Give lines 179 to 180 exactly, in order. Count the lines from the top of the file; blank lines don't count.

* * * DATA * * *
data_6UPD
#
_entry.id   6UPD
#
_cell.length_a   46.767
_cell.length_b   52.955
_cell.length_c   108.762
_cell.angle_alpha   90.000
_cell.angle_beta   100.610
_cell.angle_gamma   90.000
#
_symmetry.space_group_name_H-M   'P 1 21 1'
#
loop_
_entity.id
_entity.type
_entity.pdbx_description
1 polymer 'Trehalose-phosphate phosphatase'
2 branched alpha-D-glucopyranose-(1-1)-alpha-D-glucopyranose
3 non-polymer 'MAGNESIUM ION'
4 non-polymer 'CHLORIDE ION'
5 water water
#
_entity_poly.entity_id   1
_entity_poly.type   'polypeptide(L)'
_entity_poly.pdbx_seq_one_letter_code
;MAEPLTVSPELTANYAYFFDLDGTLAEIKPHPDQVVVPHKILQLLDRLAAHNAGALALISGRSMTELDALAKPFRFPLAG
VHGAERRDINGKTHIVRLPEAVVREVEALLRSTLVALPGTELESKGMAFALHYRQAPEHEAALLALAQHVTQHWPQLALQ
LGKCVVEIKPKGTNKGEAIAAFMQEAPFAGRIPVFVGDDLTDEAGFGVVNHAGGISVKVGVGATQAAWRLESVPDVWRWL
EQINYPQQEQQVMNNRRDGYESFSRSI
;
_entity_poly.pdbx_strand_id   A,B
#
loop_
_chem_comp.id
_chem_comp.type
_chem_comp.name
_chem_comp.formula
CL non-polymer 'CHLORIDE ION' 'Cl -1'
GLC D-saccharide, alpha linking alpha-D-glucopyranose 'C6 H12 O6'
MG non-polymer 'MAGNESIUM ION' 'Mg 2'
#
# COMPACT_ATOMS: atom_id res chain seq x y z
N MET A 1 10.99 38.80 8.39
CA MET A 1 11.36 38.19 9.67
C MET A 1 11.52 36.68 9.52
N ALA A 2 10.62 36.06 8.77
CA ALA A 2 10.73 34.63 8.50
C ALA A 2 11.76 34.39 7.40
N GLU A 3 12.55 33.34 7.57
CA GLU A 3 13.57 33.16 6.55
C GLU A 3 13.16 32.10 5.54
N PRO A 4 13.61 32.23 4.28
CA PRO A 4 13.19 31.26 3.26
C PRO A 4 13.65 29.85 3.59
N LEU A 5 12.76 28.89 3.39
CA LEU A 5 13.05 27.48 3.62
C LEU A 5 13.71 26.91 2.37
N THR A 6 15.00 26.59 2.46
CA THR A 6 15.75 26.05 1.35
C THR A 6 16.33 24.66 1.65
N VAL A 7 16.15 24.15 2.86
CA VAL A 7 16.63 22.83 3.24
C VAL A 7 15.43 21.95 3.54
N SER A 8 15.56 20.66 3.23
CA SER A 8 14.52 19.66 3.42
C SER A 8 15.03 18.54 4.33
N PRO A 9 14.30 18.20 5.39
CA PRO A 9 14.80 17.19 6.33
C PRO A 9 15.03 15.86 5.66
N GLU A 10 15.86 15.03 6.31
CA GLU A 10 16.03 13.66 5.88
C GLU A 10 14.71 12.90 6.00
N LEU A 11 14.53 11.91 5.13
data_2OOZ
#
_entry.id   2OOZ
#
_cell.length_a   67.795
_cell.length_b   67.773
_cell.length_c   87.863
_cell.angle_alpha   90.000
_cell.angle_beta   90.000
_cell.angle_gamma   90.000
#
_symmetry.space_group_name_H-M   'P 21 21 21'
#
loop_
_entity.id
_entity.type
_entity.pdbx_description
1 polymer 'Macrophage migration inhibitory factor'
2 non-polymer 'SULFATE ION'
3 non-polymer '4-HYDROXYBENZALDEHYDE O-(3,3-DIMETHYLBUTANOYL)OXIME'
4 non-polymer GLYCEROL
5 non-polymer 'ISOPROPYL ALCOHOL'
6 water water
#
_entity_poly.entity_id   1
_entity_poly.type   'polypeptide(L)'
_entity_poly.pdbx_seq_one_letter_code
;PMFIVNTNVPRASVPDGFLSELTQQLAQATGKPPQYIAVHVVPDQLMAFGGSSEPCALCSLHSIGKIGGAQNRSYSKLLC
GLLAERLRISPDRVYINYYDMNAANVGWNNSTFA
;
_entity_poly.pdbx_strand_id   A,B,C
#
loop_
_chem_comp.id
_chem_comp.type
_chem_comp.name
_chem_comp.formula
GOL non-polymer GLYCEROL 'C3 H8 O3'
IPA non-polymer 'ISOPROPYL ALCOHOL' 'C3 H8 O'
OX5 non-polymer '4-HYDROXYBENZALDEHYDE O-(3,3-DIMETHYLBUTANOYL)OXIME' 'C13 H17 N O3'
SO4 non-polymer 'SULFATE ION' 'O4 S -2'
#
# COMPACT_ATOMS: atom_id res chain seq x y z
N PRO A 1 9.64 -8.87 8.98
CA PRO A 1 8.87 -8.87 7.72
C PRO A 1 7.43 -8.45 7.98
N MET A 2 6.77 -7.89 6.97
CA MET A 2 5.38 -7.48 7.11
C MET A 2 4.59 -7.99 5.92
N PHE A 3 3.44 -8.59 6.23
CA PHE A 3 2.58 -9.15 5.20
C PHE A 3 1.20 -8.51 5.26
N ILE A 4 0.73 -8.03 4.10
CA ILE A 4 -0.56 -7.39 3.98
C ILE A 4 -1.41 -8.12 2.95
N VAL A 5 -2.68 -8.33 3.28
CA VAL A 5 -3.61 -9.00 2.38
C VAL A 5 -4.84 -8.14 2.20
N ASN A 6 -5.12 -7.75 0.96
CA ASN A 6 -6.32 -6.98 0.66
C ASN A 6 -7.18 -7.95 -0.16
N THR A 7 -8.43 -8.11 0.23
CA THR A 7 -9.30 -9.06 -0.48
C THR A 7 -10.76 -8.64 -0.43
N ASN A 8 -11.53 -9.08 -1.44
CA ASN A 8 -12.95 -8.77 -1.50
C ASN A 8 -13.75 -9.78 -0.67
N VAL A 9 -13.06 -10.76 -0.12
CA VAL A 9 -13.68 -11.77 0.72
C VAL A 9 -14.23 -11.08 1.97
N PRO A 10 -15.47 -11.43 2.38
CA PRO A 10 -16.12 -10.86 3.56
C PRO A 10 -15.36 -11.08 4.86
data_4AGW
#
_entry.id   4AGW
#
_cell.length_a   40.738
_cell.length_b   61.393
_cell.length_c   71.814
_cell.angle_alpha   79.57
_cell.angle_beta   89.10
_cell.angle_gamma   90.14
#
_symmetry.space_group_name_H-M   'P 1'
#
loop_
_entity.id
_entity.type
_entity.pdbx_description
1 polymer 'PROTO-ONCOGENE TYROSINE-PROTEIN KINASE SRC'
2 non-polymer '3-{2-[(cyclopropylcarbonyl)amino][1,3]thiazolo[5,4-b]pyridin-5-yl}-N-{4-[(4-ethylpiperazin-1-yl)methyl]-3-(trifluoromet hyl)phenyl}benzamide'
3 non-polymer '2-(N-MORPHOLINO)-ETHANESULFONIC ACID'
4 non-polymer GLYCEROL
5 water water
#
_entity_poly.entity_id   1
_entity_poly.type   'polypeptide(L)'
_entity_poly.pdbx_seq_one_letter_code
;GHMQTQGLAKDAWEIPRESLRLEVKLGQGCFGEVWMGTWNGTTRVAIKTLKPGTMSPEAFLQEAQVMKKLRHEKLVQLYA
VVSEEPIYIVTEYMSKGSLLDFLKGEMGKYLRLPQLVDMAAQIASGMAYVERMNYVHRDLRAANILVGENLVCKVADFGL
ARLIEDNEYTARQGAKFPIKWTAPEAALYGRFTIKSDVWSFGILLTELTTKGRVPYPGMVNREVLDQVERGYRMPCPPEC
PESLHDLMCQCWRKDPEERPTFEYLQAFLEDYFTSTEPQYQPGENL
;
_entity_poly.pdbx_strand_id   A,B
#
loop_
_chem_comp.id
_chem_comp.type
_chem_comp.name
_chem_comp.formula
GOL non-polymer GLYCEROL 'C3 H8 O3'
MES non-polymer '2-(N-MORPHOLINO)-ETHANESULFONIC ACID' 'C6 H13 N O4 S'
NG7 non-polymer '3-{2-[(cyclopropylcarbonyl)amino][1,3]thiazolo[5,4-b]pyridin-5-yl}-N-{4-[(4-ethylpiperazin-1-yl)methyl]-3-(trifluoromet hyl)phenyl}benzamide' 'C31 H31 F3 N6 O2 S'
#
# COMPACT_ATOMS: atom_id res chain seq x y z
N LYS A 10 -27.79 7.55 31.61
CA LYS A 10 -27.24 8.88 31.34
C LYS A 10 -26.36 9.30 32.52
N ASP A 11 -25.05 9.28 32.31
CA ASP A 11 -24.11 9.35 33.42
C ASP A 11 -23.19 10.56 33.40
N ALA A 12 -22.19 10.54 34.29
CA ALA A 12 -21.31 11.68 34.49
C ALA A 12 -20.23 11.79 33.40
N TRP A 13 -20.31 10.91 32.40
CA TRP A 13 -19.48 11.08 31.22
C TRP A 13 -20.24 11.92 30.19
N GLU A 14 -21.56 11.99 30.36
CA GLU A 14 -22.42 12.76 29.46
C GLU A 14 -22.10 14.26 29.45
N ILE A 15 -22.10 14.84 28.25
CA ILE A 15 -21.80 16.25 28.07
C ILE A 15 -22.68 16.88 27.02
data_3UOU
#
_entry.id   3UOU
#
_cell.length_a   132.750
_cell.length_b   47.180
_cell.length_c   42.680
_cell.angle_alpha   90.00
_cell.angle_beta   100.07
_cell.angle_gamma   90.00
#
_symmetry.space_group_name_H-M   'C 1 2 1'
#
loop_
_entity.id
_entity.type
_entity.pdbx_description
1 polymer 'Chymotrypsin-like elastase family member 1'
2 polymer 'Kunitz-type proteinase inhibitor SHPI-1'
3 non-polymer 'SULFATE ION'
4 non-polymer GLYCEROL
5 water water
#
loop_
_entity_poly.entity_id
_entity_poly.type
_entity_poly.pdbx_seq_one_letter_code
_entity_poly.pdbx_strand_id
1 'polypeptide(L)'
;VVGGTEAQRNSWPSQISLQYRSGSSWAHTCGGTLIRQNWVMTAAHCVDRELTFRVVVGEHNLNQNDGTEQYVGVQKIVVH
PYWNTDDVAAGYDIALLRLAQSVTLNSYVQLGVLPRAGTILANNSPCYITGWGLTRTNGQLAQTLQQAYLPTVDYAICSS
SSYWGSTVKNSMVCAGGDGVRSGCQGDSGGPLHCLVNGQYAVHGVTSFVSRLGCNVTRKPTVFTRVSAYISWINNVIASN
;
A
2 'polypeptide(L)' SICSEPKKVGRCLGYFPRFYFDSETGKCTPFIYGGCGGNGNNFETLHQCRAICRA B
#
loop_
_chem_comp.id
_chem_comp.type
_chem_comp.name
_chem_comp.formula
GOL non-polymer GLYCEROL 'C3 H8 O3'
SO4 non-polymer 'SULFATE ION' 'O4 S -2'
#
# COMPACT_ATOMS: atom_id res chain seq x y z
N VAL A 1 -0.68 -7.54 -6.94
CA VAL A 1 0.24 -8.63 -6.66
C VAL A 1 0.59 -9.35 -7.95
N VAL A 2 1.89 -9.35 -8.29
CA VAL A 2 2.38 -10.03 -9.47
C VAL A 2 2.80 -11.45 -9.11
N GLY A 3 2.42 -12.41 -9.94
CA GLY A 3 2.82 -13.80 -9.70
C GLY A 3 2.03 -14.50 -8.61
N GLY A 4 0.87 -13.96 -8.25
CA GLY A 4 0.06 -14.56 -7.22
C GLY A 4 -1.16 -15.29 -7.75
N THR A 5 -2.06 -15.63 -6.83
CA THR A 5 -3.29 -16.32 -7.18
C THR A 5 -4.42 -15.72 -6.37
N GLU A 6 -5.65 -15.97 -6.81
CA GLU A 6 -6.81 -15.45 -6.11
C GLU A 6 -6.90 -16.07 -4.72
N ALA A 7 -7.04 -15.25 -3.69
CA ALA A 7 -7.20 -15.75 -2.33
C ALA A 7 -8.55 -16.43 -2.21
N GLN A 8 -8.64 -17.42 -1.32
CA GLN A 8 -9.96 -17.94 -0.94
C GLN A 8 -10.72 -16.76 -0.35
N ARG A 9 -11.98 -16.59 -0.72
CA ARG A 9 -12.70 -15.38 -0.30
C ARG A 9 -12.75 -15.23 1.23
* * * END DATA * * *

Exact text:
_entity_poly.pdbx_strand_id   A,B
#